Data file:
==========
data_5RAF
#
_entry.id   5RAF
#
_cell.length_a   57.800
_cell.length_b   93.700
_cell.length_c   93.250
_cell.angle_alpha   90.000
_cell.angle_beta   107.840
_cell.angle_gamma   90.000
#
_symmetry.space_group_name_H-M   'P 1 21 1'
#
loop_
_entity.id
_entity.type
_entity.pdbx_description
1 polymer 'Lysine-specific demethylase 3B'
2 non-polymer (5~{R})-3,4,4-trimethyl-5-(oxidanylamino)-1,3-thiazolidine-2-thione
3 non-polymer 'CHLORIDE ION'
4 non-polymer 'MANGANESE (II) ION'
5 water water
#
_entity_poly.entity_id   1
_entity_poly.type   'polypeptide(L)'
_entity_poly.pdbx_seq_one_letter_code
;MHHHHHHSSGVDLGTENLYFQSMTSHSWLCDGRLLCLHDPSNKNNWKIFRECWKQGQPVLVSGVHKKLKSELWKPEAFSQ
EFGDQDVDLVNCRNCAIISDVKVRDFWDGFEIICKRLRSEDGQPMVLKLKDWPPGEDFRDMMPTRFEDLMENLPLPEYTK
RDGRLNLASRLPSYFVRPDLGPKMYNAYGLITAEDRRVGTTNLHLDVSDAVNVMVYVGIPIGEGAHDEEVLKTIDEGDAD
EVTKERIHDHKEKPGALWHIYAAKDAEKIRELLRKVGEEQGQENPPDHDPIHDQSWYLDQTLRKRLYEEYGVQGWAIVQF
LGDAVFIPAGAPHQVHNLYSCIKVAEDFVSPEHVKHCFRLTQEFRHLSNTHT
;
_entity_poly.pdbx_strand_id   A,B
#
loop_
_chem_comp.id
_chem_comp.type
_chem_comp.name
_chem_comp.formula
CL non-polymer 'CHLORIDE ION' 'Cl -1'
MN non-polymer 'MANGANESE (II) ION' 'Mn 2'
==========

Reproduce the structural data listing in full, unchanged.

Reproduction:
data_5RAF
#
_entry.id   5RAF
#
_cell.length_a   57.800
_cell.length_b   93.700
_cell.length_c   93.250
_cell.angle_alpha   90.000
_cell.angle_beta   107.840
_cell.angle_gamma   90.000
#
_symmetry.space_group_name_H-M   'P 1 21 1'
#
loop_
_entity.id
_entity.type
_entity.pdbx_description
1 polymer 'Lysine-specific demethylase 3B'
2 non-polymer (5~{R})-3,4,4-trimethyl-5-(oxidanylamino)-1,3-thiazolidine-2-thione
3 non-polymer 'CHLORIDE ION'
4 non-polymer 'MANGANESE (II) ION'
5 water water
#
_entity_poly.entity_id   1
_entity_poly.type   'polypeptide(L)'
_entity_poly.pdbx_seq_one_letter_code
;MHHHHHHSSGVDLGTENLYFQSMTSHSWLCDGRLLCLHDPSNKNNWKIFRECWKQGQPVLVSGVHKKLKSELWKPEAFSQ
EFGDQDVDLVNCRNCAIISDVKVRDFWDGFEIICKRLRSEDGQPMVLKLKDWPPGEDFRDMMPTRFEDLMENLPLPEYTK
RDGRLNLASRLPSYFVRPDLGPKMYNAYGLITAEDRRVGTTNLHLDVSDAVNVMVYVGIPIGEGAHDEEVLKTIDEGDAD
EVTKERIHDHKEKPGALWHIYAAKDAEKIRELLRKVGEEQGQENPPDHDPIHDQSWYLDQTLRKRLYEEYGVQGWAIVQF
LGDAVFIPAGAPHQVHNLYSCIKVAEDFVSPEHVKHCFRLTQEFRHLSNTHT
;
_entity_poly.pdbx_strand_id   A,B
#
loop_
_chem_comp.id
_chem_comp.type
_chem_comp.name
_chem_comp.formula
CL non-polymer 'CHLORIDE ION' 'Cl -1'
MN non-polymer 'MANGANESE (II) ION' 'Mn 2'